WHAT ARE ALLELES?

Alleles (pronounced al-eels) are different forms of the same gene. The gene for eye colour has an allele for blue eye colour and an allele for brown eye colour.

Alleles are dominant or recessive:

  • the characteristic controlled by a dominant allele develops if the allele is present on one or both chromosomes in a pair

  • the characteristic controlled by a recessive allele develops only if the allele is present on both chromosomes in a pair

For example, the allele for brown eyes is dominant, while the allele for blue eyes is recessive. An individual who inherits one or two alleles for brown eyes will have brown eyes. An individual will only have blue eyes if they inherit two copies of the allele for blue eyes.

 

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Image by  Freepik

Image by Freepik

WHAT ARE SPECIES?

A species is a group of closely related organisms that are capable of interbreeding to produce fertile offspring (babies that are capable of reproducing when they reach sexual maturity (puberty).

The members of a species may strongly resemble each other in appearance but they all have slightly different traits (characteristics). This is diversity. For example, they may be a bit bigger, faster or stronger than other organisms within their species.

However, sometimes a species may have different kinds (breeds) that make them look very different to one another, but these individuals still belong to the same species. One example of this is dogs, where you see breeds that look very different, from Chihuahuas to Huskies, but they are still capable of producing offspring with each other.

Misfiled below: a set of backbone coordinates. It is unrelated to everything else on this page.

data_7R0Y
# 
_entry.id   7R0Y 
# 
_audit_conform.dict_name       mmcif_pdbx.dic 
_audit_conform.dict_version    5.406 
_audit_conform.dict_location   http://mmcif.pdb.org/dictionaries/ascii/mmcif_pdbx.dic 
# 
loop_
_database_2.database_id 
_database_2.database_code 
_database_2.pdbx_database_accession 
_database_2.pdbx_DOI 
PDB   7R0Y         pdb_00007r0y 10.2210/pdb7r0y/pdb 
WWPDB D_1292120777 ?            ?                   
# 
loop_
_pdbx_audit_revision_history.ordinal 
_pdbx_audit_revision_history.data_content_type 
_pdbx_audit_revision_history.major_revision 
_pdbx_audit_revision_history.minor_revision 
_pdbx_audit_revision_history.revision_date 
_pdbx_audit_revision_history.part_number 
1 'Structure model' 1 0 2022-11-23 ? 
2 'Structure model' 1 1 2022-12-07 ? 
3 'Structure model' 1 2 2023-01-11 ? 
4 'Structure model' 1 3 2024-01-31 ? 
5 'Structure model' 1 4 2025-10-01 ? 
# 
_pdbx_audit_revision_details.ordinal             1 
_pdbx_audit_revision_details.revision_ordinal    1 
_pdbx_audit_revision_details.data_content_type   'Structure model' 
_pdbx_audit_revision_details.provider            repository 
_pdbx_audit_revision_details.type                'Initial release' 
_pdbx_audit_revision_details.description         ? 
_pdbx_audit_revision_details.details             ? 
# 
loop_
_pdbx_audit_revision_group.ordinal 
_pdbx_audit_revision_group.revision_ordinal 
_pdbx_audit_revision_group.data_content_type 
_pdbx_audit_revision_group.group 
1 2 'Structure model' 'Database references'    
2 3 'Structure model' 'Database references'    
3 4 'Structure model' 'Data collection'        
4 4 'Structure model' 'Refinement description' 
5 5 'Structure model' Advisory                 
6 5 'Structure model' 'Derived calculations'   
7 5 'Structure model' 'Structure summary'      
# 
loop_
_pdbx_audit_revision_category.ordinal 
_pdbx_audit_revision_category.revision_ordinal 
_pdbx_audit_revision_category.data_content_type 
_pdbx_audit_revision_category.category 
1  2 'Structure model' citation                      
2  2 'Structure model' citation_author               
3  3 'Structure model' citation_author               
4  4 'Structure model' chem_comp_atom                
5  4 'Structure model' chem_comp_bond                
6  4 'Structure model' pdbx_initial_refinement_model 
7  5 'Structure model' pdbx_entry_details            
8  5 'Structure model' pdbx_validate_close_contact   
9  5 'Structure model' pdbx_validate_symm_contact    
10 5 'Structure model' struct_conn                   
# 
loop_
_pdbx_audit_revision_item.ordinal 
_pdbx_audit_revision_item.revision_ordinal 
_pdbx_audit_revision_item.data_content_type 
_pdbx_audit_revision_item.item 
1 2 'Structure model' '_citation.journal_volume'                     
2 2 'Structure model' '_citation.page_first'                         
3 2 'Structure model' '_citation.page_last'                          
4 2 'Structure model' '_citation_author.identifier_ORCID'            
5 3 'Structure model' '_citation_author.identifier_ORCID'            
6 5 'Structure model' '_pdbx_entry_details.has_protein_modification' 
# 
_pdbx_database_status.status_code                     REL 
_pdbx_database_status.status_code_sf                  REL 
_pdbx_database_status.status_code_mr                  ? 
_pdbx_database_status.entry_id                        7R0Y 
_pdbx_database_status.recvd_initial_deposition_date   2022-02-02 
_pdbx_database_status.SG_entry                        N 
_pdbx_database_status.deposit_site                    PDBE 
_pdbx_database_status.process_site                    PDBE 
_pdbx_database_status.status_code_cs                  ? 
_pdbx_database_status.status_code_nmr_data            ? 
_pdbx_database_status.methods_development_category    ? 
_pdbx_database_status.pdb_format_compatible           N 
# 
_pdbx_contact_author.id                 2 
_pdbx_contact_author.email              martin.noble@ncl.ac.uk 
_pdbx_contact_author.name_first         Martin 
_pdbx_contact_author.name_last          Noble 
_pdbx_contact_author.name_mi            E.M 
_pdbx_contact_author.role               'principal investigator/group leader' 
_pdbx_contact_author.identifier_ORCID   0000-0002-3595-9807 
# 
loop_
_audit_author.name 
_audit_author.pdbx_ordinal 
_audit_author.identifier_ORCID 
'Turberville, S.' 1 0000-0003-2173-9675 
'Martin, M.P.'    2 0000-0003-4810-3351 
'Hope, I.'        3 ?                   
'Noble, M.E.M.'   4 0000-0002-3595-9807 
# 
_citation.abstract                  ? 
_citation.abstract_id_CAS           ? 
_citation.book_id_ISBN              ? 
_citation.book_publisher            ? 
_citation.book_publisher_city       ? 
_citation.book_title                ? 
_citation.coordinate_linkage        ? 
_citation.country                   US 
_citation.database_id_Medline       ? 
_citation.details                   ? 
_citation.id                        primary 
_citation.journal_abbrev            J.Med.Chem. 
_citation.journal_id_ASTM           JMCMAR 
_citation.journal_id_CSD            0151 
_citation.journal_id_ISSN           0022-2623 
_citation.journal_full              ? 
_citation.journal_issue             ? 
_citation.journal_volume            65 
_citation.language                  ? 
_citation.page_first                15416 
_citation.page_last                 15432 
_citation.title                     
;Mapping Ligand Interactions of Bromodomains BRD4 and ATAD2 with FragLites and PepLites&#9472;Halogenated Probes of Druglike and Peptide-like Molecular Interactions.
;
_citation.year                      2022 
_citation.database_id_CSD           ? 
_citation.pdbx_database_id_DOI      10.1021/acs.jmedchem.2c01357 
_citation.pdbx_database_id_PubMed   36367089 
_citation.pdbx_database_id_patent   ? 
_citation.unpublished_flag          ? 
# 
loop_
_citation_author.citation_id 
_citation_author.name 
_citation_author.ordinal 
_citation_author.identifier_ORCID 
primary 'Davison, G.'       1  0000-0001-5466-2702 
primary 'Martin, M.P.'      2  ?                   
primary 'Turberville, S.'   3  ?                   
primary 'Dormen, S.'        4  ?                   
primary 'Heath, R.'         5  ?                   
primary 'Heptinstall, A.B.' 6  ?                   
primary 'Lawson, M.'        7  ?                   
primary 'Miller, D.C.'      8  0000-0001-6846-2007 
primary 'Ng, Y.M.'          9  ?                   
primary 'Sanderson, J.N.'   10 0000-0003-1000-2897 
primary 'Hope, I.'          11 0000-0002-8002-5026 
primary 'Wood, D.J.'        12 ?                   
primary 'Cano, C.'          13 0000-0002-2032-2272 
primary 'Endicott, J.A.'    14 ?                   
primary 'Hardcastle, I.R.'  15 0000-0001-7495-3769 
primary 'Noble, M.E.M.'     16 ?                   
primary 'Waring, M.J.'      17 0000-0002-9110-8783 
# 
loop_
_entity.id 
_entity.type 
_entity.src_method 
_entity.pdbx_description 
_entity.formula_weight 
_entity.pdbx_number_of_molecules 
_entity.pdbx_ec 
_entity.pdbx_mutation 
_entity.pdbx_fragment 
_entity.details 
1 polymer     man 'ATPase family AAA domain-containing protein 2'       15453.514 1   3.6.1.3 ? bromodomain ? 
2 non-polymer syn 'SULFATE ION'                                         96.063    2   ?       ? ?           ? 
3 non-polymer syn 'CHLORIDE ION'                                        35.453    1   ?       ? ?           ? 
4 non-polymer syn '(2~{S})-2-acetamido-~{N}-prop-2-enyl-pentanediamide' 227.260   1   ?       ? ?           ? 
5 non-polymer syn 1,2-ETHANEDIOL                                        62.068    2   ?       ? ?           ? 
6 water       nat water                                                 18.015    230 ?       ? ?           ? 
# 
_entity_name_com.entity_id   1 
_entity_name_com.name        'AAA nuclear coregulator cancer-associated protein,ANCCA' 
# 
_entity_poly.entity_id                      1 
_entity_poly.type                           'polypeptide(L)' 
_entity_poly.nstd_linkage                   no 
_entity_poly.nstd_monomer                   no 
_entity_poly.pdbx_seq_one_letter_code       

WHAT IS HEREDITY?

Heredity means the passing on of DNA (and therefore traits) from parent organisms to their offspring, and leads to diversity within a species.

During heredity, recombination and mutation occurs. We will talk about recombination below and mutation later (in “Mechanisms of evolution”).

Recombination is the random mixing of the DNA of two creatures.

When two creatures mate, they recombine their genes twice:

  1. The first time the genes recombine is in each creature separately through the generation of gametes (meiosis). In females, these gametes are their egg cells, and in males, these are their sperm cells). The gametes are take half of the genes and shuffle them. The gametes are formed from cells in the reproductive organs (ovaries in females and testes in males) by a type of cell division called meiosis. During meiosis, the chromosomes of the parent cell are copied, and the cell divides twice, producing four gametes. During this process, the genes are recombined, and each gamete receives half of the genes from the parent cell.

  2. The second time recombination occurs is during mating, when a male inseminates a female. These individuals, the parents, each provide 50% of their DNA (that is, 50% of their unique traits and characteristics). The DNA that each parent provides is then recombined, resulting in a new offspring. These offspring therefore have a random mix of the DNA and a random mix of the traits and characteristics from their parents. This increases the diversity and differences within a species even further.

 
Image by  BBC Bitesize

Image by BBC Bitesize